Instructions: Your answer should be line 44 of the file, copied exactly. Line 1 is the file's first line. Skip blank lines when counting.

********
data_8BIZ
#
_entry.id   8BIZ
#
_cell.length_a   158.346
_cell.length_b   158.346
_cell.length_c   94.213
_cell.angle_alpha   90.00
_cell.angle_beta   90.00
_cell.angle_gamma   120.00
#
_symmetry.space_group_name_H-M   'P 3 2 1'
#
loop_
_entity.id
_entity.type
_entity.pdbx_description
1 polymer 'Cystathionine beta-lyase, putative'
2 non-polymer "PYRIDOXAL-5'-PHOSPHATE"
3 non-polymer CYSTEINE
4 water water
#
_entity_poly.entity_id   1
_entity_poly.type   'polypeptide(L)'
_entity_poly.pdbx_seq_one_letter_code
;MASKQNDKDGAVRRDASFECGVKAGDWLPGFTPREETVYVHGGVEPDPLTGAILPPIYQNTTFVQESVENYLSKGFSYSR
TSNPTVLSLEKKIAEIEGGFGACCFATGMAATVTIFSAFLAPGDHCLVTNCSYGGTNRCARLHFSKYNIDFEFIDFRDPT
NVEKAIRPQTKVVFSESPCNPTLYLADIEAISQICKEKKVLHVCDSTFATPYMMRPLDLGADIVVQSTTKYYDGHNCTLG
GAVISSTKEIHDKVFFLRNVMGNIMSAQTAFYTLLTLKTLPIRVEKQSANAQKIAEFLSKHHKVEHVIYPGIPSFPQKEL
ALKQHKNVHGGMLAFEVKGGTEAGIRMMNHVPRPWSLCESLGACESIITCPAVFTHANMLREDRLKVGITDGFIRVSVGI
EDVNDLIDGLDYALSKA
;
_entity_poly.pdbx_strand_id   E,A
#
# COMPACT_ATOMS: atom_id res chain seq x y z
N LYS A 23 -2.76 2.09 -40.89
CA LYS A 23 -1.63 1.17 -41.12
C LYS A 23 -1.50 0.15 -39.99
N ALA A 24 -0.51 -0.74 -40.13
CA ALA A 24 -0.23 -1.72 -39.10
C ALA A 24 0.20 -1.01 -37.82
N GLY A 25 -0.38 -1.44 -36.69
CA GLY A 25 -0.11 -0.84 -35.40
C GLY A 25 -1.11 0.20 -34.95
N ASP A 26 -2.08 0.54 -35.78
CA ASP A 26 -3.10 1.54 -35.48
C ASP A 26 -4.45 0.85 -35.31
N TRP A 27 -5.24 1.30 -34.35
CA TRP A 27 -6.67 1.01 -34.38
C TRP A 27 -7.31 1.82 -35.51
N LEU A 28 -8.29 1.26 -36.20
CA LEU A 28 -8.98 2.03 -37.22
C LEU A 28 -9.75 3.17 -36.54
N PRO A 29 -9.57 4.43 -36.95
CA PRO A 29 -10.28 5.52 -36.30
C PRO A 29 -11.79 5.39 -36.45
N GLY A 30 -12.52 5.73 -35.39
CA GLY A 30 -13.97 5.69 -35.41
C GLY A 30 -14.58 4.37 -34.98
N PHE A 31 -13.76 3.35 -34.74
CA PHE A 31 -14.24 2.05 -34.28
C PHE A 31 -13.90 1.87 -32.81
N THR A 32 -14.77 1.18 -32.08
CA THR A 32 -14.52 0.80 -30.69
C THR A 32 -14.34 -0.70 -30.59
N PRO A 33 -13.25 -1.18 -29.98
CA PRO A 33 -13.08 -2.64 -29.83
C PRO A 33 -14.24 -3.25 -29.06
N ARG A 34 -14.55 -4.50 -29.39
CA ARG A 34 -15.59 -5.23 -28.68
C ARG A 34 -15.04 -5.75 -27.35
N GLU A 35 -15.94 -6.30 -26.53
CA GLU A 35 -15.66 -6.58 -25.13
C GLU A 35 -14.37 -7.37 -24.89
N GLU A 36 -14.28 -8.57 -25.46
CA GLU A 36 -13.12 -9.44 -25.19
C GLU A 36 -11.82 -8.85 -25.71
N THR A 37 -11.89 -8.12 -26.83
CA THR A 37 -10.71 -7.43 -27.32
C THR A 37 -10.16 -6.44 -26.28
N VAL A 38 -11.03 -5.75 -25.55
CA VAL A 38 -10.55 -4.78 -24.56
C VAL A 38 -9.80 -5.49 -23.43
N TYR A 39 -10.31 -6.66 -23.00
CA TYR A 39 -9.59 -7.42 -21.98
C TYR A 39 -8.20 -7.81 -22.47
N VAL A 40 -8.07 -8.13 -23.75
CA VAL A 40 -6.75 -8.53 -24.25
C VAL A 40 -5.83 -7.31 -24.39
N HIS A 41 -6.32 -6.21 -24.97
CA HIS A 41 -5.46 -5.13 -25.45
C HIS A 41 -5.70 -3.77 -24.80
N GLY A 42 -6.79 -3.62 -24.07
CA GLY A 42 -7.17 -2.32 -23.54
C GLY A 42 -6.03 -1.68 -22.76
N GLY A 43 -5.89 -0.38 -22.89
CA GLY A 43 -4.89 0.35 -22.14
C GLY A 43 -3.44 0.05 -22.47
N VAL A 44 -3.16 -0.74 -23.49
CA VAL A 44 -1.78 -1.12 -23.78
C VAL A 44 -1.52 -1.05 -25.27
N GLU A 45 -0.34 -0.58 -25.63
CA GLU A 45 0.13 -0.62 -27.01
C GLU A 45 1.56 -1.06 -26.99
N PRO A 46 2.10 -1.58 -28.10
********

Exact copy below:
C GLY A 25 -1.11 0.20 -34.95